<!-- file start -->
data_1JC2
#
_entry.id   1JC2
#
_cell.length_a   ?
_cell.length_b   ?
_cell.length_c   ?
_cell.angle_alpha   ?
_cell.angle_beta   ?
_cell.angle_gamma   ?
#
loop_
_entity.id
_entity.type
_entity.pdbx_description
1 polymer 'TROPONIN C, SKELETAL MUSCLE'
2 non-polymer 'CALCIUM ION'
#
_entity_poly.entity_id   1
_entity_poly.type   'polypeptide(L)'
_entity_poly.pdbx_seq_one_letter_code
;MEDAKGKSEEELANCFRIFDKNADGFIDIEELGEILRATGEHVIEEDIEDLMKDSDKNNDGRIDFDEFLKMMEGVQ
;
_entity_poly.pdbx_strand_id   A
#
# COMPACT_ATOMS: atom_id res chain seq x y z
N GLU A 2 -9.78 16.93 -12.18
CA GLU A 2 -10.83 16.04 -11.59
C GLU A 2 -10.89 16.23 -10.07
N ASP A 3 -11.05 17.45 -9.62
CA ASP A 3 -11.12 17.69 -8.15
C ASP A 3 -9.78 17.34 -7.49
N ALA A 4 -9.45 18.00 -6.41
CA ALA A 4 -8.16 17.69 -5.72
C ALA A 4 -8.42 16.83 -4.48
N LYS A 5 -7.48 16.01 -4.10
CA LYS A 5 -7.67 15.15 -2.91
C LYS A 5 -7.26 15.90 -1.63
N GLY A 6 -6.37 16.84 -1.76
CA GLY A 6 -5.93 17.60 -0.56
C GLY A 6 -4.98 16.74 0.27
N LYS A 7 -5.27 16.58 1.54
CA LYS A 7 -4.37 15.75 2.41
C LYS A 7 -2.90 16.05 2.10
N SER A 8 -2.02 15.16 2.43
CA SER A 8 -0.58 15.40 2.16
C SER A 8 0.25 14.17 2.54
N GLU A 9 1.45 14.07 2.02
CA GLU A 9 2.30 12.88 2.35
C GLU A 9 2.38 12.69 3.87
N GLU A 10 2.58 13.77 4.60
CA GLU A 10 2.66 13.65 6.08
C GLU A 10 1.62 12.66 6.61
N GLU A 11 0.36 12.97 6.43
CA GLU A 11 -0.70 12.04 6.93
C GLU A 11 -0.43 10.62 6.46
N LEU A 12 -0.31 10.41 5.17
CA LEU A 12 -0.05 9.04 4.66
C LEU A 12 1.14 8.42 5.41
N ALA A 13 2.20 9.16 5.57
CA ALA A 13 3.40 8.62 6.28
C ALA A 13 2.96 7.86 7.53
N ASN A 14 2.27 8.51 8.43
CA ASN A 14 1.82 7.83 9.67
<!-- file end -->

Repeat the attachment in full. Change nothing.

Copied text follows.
data_1JC2
#
_entry.id   1JC2
#
_cell.length_a   ?
_cell.length_b   ?
_cell.length_c   ?
_cell.angle_alpha   ?
_cell.angle_beta   ?
_cell.angle_gamma   ?
#
loop_
_entity.id
_entity.type
_entity.pdbx_description
1 polymer 'TROPONIN C, SKELETAL MUSCLE'
2 non-polymer 'CALCIUM ION'
#
_entity_poly.entity_id   1
_entity_poly.type   'polypeptide(L)'
_entity_poly.pdbx_seq_one_letter_code
;MEDAKGKSEEELANCFRIFDKNADGFIDIEELGEILRATGEHVIEEDIEDLMKDSDKNNDGRIDFDEFLKMMEGVQ
;
_entity_poly.pdbx_strand_id   A
#
# COMPACT_ATOMS: atom_id res chain seq x y z
N GLU A 2 -9.78 16.93 -12.18
CA GLU A 2 -10.83 16.04 -11.59
C GLU A 2 -10.89 16.23 -10.07
N ASP A 3 -11.05 17.45 -9.62
CA ASP A 3 -11.12 17.69 -8.15
C ASP A 3 -9.78 17.34 -7.49
N ALA A 4 -9.45 18.00 -6.41
CA ALA A 4 -8.16 17.69 -5.72
C ALA A 4 -8.42 16.83 -4.48
N LYS A 5 -7.48 16.01 -4.10
CA LYS A 5 -7.67 15.15 -2.91
C LYS A 5 -7.26 15.90 -1.63
N GLY A 6 -6.37 16.84 -1.76
CA GLY A 6 -5.93 17.60 -0.56
C GLY A 6 -4.98 16.74 0.27
N LYS A 7 -5.27 16.58 1.54
CA LYS A 7 -4.37 15.75 2.41
C LYS A 7 -2.90 16.05 2.10
N SER A 8 -2.02 15.16 2.43
CA SER A 8 -0.58 15.40 2.16
C SER A 8 0.25 14.17 2.54
N GLU A 9 1.45 14.07 2.02
CA GLU A 9 2.30 12.88 2.35
C GLU A 9 2.38 12.69 3.87
N GLU A 10 2.58 13.77 4.60
CA GLU A 10 2.66 13.65 6.08
C GLU A 10 1.62 12.66 6.61
N GLU A 11 0.36 12.97 6.43
CA GLU A 11 -0.70 12.04 6.93
C GLU A 11 -0.43 10.62 6.46
N LEU A 12 -0.31 10.41 5.17
CA LEU A 12 -0.05 9.04 4.66
C LEU A 12 1.14 8.42 5.41
N ALA A 13 2.20 9.16 5.57
CA ALA A 13 3.40 8.62 6.28
C ALA A 13 2.96 7.86 7.53
N ASN A 14 2.27 8.51 8.43
CA ASN A 14 1.82 7.83 9.67